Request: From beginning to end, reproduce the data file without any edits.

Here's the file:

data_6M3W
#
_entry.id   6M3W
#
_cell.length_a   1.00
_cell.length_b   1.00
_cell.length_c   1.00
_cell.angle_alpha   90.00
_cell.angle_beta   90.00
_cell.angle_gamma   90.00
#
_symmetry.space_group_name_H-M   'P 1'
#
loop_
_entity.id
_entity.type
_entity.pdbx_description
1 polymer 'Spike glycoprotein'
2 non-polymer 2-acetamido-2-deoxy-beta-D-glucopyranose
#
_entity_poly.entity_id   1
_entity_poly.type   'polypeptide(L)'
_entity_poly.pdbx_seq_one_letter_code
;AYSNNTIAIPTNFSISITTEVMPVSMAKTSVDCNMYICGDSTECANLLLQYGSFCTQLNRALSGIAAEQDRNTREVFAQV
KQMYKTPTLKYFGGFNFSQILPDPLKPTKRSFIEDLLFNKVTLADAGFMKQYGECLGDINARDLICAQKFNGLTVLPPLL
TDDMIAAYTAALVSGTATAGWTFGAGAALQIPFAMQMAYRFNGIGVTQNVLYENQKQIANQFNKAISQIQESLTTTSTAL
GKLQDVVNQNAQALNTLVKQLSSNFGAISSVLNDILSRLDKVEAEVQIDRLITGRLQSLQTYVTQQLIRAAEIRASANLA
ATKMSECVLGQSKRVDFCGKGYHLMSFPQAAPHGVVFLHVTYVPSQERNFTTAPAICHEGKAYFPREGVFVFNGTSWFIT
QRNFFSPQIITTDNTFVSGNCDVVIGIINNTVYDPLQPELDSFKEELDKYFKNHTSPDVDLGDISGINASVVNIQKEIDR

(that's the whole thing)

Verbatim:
data_6M3W
#
_entry.id   6M3W
#
_cell.length_a   1.00
_cell.length_b   1.00
_cell.length_c   1.00
_cell.angle_alpha   90.00
_cell.angle_beta   90.00
_cell.angle_gamma   90.00
#
_symmetry.space_group_name_H-M   'P 1'
#
loop_
_entity.id
_entity.type
_entity.pdbx_description
1 polymer 'Spike glycoprotein'
2 non-polymer 2-acetamido-2-deoxy-beta-D-glucopyranose
#
_entity_poly.entity_id   1
_entity_poly.type   'polypeptide(L)'
_entity_poly.pdbx_seq_one_letter_code
;AYSNNTIAIPTNFSISITTEVMPVSMAKTSVDCNMYICGDSTECANLLLQYGSFCTQLNRALSGIAAEQDRNTREVFAQV
KQMYKTPTLKYFGGFNFSQILPDPLKPTKRSFIEDLLFNKVTLADAGFMKQYGECLGDINARDLICAQKFNGLTVLPPLL
TDDMIAAYTAALVSGTATAGWTFGAGAALQIPFAMQMAYRFNGIGVTQNVLYENQKQIANQFNKAISQIQESLTTTSTAL
GKLQDVVNQNAQALNTLVKQLSSNFGAISSVLNDILSRLDKVEAEVQIDRLITGRLQSLQTYVTQQLIRAAEIRASANLA
ATKMSECVLGQSKRVDFCGKGYHLMSFPQAAPHGVVFLHVTYVPSQERNFTTAPAICHEGKAYFPREGVFVFNGTSWFIT
QRNFFSPQIITTDNTFVSGNCDVVIGIINNTVYDPLQPELDSFKEELDKYFKNHTSPDVDLGDISGINASVVNIQKEIDR